In the last 5 years generative algorithms for synthesising photorealistic images have become much more robust and harder to differentiate from real images, both by humans and computers. While much of the current research into the generation and subsequent detection of algorithm-based images has focused on face and object data, other important image domains have received less attention. One area that remains unexplored and open to exploitation is the generation of Earth Observation Data (EO), such as satellite and aerial imagery.
In partnership with the Defense, Science and Technology Laboratory (Dstl), this project aims to combine computer vision techniques with human factors research into expert knowledge to find novel methods for detecting AI generated aerial imagery. Many current detection methods rely on pretrained CNN based object recognition models but often falter in being able to correctly classify less common image types such as EO data due to the differences in features present in datasets of mainly objects and faces (e.g. EO data lacks central features such as facial features or single object). One novel approach to this problem is to utilize domain specific, human expert knowledge with our research finding that there is a significant correlation between self-identified expertise and performance in correctly classifying EO images as real or false.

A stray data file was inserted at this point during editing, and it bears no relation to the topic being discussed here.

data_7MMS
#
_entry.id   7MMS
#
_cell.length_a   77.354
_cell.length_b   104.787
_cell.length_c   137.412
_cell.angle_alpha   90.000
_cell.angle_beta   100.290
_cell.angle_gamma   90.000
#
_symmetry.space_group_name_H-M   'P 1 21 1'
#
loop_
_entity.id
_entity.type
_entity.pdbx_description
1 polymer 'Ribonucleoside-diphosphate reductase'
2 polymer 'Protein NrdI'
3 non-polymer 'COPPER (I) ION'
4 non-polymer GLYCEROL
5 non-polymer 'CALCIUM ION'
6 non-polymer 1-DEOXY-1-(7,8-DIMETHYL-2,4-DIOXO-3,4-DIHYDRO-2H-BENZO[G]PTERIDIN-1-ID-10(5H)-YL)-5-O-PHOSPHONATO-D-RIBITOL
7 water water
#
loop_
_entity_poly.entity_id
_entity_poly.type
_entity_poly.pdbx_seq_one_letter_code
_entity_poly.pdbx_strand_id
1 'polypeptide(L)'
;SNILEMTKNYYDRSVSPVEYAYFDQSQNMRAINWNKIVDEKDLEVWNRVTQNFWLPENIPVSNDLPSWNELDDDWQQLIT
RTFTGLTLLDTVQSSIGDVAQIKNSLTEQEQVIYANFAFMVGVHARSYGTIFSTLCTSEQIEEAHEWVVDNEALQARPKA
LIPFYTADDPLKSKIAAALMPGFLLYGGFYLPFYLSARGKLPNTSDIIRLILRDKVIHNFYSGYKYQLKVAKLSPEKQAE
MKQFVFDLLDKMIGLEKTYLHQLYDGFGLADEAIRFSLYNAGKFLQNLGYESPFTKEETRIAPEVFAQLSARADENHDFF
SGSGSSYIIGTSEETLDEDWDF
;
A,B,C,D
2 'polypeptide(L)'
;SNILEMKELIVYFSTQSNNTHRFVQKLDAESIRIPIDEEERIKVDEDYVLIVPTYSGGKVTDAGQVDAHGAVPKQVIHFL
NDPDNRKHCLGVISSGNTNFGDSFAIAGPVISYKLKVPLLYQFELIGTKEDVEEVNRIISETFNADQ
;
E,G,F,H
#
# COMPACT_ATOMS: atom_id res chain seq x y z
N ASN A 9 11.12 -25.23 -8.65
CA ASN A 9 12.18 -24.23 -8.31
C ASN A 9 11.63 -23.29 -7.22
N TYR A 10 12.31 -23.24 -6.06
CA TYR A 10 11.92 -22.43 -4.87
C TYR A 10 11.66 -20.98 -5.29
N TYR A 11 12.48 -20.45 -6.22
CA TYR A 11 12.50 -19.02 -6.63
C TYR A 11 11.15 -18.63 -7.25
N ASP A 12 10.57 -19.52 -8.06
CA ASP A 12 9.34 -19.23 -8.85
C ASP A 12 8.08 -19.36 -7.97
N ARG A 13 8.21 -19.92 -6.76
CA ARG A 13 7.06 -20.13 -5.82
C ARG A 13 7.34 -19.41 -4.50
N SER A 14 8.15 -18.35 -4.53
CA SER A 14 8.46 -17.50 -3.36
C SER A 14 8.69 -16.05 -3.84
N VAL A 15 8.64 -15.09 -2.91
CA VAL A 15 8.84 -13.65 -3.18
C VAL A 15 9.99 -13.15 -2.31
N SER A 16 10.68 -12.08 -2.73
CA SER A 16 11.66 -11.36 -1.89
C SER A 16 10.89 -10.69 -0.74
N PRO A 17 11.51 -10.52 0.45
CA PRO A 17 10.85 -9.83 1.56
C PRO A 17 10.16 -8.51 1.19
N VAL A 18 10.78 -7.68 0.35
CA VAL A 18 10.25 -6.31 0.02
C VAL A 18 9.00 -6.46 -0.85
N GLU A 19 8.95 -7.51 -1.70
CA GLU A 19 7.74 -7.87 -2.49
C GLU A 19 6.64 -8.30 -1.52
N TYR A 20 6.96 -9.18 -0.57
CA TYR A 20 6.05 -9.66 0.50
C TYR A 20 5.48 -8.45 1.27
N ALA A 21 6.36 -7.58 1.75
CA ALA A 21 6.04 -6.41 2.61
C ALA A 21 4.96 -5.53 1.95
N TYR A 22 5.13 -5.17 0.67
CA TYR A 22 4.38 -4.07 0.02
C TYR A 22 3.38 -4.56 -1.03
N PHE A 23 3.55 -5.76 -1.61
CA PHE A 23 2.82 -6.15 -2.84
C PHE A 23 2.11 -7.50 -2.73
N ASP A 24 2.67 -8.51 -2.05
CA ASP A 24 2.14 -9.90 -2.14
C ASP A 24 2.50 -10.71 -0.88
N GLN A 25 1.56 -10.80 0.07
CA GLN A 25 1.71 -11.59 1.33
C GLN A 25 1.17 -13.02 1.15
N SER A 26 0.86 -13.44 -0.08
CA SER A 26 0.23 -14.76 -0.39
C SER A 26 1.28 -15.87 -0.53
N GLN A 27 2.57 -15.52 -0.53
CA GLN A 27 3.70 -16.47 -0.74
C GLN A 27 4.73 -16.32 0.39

The end goal of this research project is to identify and use expert knowledge to facilitate more accurate detection models and methods. The project also seeks to to further explore the differences and similiarities in computational and human detection in order to increase our understanding of how these methods work.
This author is supported by the Horizon Centre for Doctoral Training at the University of Nottingham (RCUK Grant No. EP/L015463/1) and DSTL.